• Fertility Challenges for Surgeons
  • Cultivating the Next Generation of Surgeon-Scientists
  • Resident and Associate Society Symposium: Resident Unionization: Future of Resident Advocacy or Deterioration of Our Profession? (see page 106 of this issue for details)

Sunday will conclude with the Convocation, 6:00−8:00 pm, when we will welcome more than 2,200 new Fellows into the College. At this event, our incoming President, J. Wayne Meredith, MD, FACS, will present his Presidential Address with the following theme: On Being Resilient. The First and Second Vice-Presidents also will be installed, and we will present awards of meritorious contributions to the organization and the profession, including the Distinguished Service Award, the Military Lifetime Achievement Award, the Resident Mentor Award, the Owen Wangensteen Scientific Award Dedication, and so on. We also will honor Fellows who passed away this year and Fellows who are celebrating 25 and 50 years of ACS Fellowship.

Named Lectures

We realize that many people miss the networking opportunities that a live conference offers; however, a virtual conference has advantages of its own.

Monday, October 5, we begin educational programming for surgeons at all stages of their career, starting with the Opening Ceremony, which Dr. Meredith will lead. This event is followed by the first of 10 Named Lectures—the Martin Memorial Lecture: Assuring Progress in Cancer Research during Challenging Times. Dr. Meredith will serve as Presiding Officer and will introduce Anthony Atala, MD, FACS, who is the Introducer for the lecture, 8:30−9:00 am, which will be given by Norman E. Sharpless, MD, who has led the National Cancer Institute for nearly a year and previously headed the Food and Drug Administration.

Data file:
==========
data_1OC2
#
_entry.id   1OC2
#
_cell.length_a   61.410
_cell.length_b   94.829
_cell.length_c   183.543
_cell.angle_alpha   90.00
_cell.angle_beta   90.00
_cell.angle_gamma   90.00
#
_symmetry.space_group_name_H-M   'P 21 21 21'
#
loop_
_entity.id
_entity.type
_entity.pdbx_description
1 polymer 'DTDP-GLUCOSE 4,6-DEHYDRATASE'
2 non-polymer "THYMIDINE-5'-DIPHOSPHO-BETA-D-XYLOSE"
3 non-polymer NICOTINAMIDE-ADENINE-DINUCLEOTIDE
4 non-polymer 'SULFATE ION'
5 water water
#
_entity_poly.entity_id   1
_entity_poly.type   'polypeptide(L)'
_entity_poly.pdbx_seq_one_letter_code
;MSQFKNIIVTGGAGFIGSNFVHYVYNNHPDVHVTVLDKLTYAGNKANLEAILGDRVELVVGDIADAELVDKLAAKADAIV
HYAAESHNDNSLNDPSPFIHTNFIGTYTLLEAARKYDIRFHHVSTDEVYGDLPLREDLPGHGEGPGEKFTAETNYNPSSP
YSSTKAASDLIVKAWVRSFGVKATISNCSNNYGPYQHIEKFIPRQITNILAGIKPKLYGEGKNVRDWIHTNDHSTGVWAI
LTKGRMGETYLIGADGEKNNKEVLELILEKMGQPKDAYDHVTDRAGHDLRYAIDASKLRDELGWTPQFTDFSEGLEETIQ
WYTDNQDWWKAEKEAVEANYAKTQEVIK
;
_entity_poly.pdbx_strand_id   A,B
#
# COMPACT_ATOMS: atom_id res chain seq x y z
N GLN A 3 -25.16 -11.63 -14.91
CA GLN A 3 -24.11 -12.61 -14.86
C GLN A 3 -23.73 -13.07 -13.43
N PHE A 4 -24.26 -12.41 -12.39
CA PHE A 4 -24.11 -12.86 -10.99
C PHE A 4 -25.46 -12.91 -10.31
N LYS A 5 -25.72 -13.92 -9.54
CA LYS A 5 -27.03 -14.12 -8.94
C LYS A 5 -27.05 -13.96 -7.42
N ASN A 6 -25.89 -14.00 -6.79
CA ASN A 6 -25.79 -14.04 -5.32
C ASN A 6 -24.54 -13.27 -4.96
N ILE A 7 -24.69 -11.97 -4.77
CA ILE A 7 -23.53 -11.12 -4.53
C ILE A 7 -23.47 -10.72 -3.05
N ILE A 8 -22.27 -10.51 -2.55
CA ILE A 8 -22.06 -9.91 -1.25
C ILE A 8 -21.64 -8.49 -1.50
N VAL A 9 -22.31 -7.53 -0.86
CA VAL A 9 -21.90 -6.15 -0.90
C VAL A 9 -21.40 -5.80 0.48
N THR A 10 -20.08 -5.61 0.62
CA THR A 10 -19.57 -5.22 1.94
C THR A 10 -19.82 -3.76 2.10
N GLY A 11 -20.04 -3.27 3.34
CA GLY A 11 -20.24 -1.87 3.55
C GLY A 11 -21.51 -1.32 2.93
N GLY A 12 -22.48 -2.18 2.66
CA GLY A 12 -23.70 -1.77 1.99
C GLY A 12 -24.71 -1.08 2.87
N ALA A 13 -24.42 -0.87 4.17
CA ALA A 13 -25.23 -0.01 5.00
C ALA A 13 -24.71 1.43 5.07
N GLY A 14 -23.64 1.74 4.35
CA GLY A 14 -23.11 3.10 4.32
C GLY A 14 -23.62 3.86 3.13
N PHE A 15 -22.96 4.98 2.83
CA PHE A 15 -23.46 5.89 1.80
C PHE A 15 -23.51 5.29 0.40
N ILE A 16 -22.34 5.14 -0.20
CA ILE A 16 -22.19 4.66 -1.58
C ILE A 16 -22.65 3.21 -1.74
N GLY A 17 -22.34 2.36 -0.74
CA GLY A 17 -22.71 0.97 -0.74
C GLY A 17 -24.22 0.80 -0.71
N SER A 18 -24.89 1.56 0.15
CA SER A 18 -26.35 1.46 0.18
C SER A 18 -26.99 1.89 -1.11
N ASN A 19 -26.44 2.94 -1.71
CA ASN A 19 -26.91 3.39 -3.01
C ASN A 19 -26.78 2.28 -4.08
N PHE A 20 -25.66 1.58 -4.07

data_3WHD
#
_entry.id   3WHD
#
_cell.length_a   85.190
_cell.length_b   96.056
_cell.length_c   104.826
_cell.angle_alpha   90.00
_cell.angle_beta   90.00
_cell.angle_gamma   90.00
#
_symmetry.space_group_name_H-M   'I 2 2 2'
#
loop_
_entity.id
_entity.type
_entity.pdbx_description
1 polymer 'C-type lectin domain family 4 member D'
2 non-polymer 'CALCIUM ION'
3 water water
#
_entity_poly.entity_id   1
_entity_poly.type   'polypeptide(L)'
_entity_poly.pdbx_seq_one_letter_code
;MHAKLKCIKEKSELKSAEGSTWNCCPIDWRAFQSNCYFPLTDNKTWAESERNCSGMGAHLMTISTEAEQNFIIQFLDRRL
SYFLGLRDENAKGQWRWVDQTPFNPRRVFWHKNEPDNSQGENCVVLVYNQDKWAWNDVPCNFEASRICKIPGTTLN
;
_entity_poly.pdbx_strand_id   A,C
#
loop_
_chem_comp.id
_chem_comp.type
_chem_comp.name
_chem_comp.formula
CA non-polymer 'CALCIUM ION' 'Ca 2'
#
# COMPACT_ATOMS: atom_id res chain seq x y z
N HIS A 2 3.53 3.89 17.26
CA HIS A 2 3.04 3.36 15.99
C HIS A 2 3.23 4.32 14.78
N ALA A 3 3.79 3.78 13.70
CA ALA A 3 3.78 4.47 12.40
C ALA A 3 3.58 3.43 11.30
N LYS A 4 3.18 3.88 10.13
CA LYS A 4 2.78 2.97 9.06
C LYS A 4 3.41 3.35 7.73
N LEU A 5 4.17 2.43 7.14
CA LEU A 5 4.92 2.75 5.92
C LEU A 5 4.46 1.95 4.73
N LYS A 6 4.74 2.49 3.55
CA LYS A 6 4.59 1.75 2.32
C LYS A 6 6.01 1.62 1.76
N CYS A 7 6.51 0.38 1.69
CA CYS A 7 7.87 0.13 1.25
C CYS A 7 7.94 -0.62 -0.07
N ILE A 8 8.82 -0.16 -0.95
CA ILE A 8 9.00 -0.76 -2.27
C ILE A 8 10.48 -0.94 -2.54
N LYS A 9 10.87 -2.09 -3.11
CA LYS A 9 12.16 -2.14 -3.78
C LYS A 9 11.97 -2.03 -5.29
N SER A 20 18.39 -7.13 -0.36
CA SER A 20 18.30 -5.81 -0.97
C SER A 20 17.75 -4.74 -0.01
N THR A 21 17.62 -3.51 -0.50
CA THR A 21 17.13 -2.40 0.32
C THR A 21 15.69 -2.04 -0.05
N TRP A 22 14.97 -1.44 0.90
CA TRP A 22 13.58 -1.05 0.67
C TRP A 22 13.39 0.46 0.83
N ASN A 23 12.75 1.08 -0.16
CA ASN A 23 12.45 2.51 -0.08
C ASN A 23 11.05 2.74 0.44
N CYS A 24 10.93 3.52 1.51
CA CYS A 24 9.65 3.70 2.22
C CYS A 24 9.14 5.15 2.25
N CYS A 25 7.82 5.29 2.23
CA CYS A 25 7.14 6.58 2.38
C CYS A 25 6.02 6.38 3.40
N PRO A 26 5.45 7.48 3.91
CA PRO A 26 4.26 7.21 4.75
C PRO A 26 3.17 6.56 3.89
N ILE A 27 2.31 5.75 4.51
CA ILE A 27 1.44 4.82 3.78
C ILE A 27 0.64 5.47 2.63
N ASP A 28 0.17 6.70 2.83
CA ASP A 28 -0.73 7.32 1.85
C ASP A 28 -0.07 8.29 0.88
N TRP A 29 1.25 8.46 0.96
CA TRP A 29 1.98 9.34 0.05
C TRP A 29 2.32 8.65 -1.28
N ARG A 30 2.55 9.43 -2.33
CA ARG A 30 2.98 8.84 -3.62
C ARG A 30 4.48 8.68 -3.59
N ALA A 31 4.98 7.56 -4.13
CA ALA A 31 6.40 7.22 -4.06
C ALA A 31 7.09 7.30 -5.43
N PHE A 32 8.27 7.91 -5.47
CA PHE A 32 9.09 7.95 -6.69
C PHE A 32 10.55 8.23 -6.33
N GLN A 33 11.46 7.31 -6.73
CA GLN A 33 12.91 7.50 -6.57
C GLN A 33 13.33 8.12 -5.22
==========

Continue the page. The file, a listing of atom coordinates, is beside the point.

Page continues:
Other Named Lectures are as follows:

Monday

  • John H. Gibbon. Jr., Lecture: Lung Cancer Screening: Saving Lives with Science and Policy, which will be delivered by Seattle, WA, thoracic surgeon and ACS Regent Douglas E. Wood, MD, FACS
  • Charles G. Drake History of Surgery Lecture: Transplantation Surgery in the 21st Century, which will be delivered by San Francisco, CA, transplant surgeon Nancy L. Ascher, MD, PhD, FACS
  • I.S. Ravdin Lecture in the Basic and Surgical Sciences: Using Yesterday’s Data Today to Improve Care and Outcomes Tomorrow, delivered by Nancy N. Baxter, MD, FACS, FRCSC, Melbourne, Australia

Tuesday

  • Herand Abcarian Lecture: Quality, Leadership, and Zero Harm, by James W. Fleshman, Jr., MD, FACS, FASCRS, Dallas, TX
  • Excelsior Surgical Society/Edward D. Churchill Lecture: American Surgery: The Imperative to Lead and Evolve at the Speed of Relevance, by Jonathan Woodson, MD, FACS, USAR, Boston, MA
  • Scudder Oration on Trauma: I’m Not Comfortable with This, by Gregory J. Jurkovich, MD, FACS, Davis, CA
  • Olga M. Jonasson Lecture: Seen and Unseen: Digital Divides in Health Care and the Workplace, by Kimberly Bryant, San Francisco, CA

Wednesday

  • John J. Conley Ethics and Philosophy Lecture: Microethics: The Ethics of Everyday Practice, by Robert D. Truog, MD, Boston, MA
  • Commission on Cancer Oncology Lecture: Cancer Care: Medicine Meet Math: Murray S. Brennan, GNZM, MD, FACS, New York, NY
  • Other Special Interest Sessions

We have a Special Interest Session scheduled each day, Monday through Wednesday, during the 12:00 noon CDT break. All are focused on some aspect of COVID-19 and include the following:

  • Academy of Master Surgeon Educators Symposium: Transformation of Residency Training in Surgery: COVID-19 Pandemic and Beyond
  • Leadership, Workforce, Communication during COVID-19 Pandemic: Lessons Learned
  • Well-Being Challenges during COVID-19 Pandemic: Preparing for the Next Crisis

An amazing job

I believe this year’s virtual Clinical Congress 2020 will satisfy the needs of surgeons at all stages of their career and the all-digital format will make attendance easier for everyone, regardless of geography, travel bans, COVID-19 concerns, and traditional impediments. Our staff and leaders have risen to this occasion with great enthusiasm and have been working “surgeon hours” for many weeks. I can’t thank them enough for their dedication.

Dave

If you have comments or suggestions about this or other issues, please send them to Dr. Hoyt at lookingforward@facs.org.